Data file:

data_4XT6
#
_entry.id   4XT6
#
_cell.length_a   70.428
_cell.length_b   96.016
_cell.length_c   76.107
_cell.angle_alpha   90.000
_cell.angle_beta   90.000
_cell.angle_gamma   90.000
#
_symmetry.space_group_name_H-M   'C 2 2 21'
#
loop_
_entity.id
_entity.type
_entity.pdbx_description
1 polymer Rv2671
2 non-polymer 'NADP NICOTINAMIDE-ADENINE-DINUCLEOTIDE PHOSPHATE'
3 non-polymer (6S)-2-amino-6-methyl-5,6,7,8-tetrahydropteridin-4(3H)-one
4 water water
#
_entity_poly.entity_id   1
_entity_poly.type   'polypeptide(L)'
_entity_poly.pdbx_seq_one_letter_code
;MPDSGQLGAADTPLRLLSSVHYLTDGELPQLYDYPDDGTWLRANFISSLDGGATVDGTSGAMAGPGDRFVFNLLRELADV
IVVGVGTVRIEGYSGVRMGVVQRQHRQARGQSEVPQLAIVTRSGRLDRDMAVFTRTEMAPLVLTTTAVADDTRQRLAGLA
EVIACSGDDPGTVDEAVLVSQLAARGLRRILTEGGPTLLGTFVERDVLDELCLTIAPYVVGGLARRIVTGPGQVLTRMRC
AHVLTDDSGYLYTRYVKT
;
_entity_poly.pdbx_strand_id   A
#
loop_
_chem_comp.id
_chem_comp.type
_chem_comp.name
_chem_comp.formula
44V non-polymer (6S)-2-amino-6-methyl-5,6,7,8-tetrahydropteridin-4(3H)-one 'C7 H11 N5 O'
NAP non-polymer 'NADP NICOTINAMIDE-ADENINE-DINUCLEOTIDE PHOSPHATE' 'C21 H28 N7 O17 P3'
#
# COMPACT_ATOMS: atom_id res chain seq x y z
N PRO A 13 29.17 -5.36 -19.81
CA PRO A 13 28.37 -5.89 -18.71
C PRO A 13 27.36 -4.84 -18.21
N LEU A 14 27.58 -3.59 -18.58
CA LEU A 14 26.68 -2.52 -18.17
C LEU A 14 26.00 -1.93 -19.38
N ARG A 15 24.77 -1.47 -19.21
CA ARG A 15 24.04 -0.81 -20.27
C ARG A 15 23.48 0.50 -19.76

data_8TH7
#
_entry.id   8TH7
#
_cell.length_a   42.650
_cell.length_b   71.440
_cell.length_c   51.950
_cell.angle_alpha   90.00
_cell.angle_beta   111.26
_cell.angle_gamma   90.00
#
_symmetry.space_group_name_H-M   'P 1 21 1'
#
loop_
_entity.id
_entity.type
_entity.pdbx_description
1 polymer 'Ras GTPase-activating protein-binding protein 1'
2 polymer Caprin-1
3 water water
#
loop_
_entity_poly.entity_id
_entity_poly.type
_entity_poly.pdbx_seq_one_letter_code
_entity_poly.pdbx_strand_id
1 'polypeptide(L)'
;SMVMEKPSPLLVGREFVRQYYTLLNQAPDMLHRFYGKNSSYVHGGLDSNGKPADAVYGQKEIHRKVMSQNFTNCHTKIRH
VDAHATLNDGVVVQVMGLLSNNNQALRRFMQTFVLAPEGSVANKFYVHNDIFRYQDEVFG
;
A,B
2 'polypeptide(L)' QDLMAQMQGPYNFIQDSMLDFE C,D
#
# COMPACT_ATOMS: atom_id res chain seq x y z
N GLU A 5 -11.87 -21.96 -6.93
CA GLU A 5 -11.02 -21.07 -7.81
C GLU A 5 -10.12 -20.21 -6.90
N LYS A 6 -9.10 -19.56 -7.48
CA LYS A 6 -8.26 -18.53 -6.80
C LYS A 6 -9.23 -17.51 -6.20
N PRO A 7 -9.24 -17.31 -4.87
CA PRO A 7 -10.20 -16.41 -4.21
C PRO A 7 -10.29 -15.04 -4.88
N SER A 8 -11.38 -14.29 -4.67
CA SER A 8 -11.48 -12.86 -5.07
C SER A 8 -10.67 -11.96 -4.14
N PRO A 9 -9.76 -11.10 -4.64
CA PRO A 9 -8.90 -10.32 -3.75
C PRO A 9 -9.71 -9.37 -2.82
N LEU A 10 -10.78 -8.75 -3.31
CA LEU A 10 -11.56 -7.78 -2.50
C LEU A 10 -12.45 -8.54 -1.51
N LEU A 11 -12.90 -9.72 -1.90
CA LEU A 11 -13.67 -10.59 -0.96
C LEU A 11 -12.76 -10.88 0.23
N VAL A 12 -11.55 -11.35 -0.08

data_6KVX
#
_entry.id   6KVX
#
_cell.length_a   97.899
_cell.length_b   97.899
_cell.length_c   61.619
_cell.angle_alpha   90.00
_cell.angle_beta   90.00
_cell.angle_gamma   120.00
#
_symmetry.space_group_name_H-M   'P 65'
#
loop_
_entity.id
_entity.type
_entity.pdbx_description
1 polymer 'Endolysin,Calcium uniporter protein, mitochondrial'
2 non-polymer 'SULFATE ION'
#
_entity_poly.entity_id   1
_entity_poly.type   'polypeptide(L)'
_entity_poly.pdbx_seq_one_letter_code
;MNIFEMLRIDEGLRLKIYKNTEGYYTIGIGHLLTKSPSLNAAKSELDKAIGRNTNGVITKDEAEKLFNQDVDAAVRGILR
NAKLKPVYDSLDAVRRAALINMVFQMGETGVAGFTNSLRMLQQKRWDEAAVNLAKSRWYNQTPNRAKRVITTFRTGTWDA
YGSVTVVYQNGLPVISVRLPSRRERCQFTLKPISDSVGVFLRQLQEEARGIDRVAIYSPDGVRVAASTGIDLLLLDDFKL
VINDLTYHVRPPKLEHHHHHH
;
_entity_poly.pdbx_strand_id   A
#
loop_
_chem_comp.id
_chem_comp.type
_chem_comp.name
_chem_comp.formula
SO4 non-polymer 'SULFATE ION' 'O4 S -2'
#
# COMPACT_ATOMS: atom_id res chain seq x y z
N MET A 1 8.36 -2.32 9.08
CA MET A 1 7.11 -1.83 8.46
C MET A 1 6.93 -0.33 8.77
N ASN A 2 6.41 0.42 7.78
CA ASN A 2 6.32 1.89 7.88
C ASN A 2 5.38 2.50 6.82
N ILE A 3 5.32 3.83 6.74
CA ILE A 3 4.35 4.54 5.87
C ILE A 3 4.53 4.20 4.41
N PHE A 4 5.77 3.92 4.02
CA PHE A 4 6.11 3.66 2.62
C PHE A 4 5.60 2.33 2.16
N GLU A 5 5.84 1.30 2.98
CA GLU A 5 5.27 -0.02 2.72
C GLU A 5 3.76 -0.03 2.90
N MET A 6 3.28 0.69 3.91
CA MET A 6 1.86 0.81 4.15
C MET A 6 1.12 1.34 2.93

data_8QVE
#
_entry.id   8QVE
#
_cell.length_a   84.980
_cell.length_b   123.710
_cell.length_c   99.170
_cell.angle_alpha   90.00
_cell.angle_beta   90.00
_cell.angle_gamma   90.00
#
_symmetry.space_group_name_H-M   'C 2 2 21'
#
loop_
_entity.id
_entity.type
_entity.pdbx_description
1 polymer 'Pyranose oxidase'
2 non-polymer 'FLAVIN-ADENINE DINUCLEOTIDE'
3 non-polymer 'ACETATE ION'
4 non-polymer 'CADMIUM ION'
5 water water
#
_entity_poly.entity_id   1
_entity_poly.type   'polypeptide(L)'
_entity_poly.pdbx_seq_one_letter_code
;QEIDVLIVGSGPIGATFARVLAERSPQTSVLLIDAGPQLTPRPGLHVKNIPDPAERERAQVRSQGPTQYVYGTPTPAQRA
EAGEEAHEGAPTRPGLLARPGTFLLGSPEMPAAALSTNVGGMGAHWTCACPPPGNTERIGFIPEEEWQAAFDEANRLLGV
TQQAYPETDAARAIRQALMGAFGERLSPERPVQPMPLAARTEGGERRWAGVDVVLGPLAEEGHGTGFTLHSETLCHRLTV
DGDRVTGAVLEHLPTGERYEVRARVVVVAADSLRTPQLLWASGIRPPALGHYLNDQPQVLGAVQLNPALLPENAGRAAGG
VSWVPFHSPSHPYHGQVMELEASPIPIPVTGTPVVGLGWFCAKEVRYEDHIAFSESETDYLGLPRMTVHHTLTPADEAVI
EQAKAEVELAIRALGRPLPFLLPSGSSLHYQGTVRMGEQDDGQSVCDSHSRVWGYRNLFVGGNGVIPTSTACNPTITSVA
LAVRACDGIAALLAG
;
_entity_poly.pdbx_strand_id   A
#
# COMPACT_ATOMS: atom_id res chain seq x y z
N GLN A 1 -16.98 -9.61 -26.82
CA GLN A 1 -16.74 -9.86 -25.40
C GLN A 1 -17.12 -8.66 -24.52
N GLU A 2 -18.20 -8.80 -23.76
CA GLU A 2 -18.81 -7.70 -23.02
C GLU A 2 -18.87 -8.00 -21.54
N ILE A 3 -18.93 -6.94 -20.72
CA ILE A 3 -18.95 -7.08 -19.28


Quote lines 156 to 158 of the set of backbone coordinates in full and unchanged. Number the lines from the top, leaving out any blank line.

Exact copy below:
C PHE A 4 5.60 2.33 2.16
N GLU A 5 5.84 1.30 2.98
CA GLU A 5 5.27 -0.02 2.72